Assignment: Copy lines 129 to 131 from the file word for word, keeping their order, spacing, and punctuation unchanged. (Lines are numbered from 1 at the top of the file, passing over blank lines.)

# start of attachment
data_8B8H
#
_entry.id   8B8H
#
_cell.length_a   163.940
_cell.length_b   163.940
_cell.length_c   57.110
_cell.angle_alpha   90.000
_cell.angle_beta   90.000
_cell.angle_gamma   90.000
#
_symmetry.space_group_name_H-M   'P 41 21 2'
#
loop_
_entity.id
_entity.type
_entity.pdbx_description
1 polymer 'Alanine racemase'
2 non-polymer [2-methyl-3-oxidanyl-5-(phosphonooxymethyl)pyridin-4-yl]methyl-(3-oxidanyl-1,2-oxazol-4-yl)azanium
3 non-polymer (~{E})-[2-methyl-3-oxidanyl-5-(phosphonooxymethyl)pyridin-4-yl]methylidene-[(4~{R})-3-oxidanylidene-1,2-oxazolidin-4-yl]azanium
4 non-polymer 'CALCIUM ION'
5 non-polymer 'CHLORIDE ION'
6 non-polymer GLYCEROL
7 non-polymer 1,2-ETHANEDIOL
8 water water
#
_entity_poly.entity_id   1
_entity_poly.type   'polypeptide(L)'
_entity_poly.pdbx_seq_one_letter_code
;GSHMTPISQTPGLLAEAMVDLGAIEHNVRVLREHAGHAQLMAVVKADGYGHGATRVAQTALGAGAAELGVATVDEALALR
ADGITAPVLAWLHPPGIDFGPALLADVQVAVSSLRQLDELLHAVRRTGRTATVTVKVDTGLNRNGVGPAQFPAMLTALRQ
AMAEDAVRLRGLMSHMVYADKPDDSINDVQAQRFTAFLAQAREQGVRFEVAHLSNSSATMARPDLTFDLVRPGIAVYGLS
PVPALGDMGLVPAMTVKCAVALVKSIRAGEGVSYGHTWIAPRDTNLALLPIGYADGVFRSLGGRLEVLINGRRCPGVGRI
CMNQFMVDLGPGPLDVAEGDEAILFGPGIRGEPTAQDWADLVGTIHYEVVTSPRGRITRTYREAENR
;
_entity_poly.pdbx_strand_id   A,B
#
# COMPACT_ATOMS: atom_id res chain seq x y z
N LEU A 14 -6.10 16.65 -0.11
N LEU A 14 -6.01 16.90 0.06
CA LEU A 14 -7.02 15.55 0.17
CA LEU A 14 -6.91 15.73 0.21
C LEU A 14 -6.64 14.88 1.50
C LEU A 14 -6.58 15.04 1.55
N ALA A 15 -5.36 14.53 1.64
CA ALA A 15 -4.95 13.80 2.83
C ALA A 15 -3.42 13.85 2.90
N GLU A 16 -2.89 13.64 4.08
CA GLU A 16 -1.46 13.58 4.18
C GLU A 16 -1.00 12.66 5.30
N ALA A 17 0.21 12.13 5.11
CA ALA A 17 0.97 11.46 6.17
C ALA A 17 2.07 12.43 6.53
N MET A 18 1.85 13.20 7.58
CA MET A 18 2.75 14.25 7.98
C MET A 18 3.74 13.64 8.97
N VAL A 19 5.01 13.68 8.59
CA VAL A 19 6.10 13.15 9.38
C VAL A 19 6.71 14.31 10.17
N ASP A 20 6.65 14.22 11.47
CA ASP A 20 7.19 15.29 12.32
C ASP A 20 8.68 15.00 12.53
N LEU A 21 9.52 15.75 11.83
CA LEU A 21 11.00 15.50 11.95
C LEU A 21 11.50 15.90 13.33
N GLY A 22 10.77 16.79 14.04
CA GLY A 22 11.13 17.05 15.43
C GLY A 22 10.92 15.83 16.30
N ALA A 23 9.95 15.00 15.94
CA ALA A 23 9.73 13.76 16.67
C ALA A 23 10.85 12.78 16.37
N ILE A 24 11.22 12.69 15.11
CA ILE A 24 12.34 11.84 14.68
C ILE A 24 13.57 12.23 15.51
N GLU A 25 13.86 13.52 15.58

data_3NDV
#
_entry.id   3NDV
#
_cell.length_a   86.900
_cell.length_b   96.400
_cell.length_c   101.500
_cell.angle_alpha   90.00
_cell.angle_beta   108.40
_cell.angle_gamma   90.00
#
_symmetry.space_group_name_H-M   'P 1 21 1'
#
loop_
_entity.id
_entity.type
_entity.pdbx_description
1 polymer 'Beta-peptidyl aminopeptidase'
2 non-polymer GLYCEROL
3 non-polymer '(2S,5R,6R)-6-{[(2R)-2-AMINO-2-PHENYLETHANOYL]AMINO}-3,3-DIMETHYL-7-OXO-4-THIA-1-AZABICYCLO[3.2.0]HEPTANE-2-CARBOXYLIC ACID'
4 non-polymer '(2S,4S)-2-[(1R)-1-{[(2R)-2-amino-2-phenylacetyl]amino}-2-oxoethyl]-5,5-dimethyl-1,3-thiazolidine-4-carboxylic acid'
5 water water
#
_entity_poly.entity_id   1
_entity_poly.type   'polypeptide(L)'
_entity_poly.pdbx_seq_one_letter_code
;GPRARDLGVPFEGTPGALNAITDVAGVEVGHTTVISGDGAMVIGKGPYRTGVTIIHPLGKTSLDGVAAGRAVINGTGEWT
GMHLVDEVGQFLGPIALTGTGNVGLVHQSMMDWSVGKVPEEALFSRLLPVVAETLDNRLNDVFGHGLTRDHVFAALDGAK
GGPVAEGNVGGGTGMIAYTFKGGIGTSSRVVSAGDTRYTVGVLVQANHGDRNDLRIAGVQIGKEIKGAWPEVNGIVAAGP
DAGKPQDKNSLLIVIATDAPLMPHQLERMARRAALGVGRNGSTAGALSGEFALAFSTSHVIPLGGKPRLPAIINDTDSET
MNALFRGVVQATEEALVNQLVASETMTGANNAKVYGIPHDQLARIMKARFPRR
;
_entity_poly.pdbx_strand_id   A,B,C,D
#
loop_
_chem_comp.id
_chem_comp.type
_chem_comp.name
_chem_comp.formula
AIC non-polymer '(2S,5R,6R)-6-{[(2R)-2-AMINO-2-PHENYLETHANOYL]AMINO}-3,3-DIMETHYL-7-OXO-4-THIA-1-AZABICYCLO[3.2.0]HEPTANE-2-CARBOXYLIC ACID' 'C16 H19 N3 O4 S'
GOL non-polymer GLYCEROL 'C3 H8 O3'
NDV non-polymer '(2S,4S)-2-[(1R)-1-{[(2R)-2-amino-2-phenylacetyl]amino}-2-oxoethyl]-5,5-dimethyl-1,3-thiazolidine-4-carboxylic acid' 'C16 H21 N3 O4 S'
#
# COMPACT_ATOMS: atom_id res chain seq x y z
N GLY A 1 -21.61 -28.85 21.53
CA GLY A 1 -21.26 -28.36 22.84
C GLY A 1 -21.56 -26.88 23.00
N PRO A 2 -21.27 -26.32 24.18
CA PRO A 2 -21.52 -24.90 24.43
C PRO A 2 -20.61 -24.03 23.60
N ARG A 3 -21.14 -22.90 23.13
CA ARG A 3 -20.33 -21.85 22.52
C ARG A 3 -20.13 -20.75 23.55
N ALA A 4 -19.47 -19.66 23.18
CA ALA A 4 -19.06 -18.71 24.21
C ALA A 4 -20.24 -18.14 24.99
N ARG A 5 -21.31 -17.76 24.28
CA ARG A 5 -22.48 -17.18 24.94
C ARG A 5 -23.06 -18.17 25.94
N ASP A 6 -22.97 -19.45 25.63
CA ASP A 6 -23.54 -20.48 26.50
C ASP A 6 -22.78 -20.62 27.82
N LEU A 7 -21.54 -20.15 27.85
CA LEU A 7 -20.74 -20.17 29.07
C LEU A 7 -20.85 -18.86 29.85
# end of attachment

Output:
N ALA A 4 -19.47 -19.66 23.18
CA ALA A 4 -19.06 -18.71 24.21
C ALA A 4 -20.24 -18.14 24.99